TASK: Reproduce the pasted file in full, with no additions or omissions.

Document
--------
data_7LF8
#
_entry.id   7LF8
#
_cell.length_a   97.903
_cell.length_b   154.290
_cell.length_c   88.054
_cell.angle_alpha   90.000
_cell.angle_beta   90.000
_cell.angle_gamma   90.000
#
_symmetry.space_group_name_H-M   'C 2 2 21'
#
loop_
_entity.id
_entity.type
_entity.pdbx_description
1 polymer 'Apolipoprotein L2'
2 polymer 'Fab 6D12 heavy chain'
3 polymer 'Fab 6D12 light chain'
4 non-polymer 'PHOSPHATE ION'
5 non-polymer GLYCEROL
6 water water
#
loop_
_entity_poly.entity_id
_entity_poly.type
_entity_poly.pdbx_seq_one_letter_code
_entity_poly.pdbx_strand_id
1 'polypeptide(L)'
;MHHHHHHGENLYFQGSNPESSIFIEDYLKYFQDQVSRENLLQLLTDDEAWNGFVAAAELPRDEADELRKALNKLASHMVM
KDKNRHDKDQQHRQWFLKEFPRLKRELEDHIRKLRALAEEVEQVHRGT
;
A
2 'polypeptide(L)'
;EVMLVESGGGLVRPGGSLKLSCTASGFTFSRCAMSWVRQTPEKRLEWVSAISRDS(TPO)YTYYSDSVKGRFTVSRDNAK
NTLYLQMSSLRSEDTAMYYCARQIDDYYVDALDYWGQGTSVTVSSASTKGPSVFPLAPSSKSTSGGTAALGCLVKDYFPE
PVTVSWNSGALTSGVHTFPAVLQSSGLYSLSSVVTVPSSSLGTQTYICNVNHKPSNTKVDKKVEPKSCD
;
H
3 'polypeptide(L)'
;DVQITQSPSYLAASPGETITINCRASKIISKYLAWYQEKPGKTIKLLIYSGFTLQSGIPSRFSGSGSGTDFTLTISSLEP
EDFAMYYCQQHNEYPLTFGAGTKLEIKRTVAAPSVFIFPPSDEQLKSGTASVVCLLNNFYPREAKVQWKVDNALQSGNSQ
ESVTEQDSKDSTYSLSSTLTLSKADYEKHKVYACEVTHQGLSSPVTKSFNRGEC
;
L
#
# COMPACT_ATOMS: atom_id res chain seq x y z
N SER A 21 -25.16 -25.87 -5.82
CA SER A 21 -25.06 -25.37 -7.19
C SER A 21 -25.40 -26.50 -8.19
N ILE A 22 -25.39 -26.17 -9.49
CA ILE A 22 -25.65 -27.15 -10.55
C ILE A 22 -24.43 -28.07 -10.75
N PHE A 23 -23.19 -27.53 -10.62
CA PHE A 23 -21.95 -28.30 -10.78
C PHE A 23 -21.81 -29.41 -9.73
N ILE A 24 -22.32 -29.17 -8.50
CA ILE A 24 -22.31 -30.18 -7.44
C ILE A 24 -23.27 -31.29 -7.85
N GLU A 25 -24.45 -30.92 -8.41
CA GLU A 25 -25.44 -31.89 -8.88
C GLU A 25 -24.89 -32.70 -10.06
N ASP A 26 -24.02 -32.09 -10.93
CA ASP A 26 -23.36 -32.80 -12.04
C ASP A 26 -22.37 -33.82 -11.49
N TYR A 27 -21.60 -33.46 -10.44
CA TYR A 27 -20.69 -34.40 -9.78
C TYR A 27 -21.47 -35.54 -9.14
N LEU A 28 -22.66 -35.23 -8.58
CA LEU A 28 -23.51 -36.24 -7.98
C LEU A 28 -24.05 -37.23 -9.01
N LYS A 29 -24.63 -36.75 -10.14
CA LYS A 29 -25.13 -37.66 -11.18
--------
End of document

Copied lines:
data_7LF8
#
_entry.id   7LF8
#
_cell.length_a   97.903
_cell.length_b   154.290
_cell.length_c   88.054
_cell.angle_alpha   90.000
_cell.angle_beta   90.000
_cell.angle_gamma   90.000
#
_symmetry.space_group_name_H-M   'C 2 2 21'
#
loop_
_entity.id
_entity.type
_entity.pdbx_description
1 polymer 'Apolipoprotein L2'
2 polymer 'Fab 6D12 heavy chain'
3 polymer 'Fab 6D12 light chain'
4 non-polymer 'PHOSPHATE ION'
5 non-polymer GLYCEROL
6 water water
#
loop_
_entity_poly.entity_id
_entity_poly.type
_entity_poly.pdbx_seq_one_letter_code
_entity_poly.pdbx_strand_id
1 'polypeptide(L)'
;MHHHHHHGENLYFQGSNPESSIFIEDYLKYFQDQVSRENLLQLLTDDEAWNGFVAAAELPRDEADELRKALNKLASHMVM
KDKNRHDKDQQHRQWFLKEFPRLKRELEDHIRKLRALAEEVEQVHRGT
;
A
2 'polypeptide(L)'
;EVMLVESGGGLVRPGGSLKLSCTASGFTFSRCAMSWVRQTPEKRLEWVSAISRDS(TPO)YTYYSDSVKGRFTVSRDNAK
NTLYLQMSSLRSEDTAMYYCARQIDDYYVDALDYWGQGTSVTVSSASTKGPSVFPLAPSSKSTSGGTAALGCLVKDYFPE
PVTVSWNSGALTSGVHTFPAVLQSSGLYSLSSVVTVPSSSLGTQTYICNVNHKPSNTKVDKKVEPKSCD
;
H
3 'polypeptide(L)'
;DVQITQSPSYLAASPGETITINCRASKIISKYLAWYQEKPGKTIKLLIYSGFTLQSGIPSRFSGSGSGTDFTLTISSLEP
EDFAMYYCQQHNEYPLTFGAGTKLEIKRTVAAPSVFIFPPSDEQLKSGTASVVCLLNNFYPREAKVQWKVDNALQSGNSQ
ESVTEQDSKDSTYSLSSTLTLSKADYEKHKVYACEVTHQGLSSPVTKSFNRGEC
;
L
#
# COMPACT_ATOMS: atom_id res chain seq x y z
N SER A 21 -25.16 -25.87 -5.82
CA SER A 21 -25.06 -25.37 -7.19
C SER A 21 -25.40 -26.50 -8.19
N ILE A 22 -25.39 -26.17 -9.49
CA ILE A 22 -25.65 -27.15 -10.55
C ILE A 22 -24.43 -28.07 -10.75
N PHE A 23 -23.19 -27.53 -10.62
CA PHE A 23 -21.95 -28.30 -10.78
C PHE A 23 -21.81 -29.41 -9.73
N ILE A 24 -22.32 -29.17 -8.50
CA ILE A 24 -22.31 -30.18 -7.44
C ILE A 24 -23.27 -31.29 -7.85
N GLU A 25 -24.45 -30.92 -8.41
CA GLU A 25 -25.44 -31.89 -8.88
C GLU A 25 -24.89 -32.70 -10.06
N ASP A 26 -24.02 -32.09 -10.93
CA ASP A 26 -23.36 -32.80 -12.04
C ASP A 26 -22.37 -33.82 -11.49
N TYR A 27 -21.60 -33.46 -10.44
CA TYR A 27 -20.69 -34.40 -9.78
C TYR A 27 -21.47 -35.54 -9.14
N LEU A 28 -22.66 -35.23 -8.58
CA LEU A 28 -23.51 -36.24 -7.98
C LEU A 28 -24.05 -37.23 -9.01
N LYS A 29 -24.63 -36.75 -10.14
CA LYS A 29 -25.13 -37.66 -11.18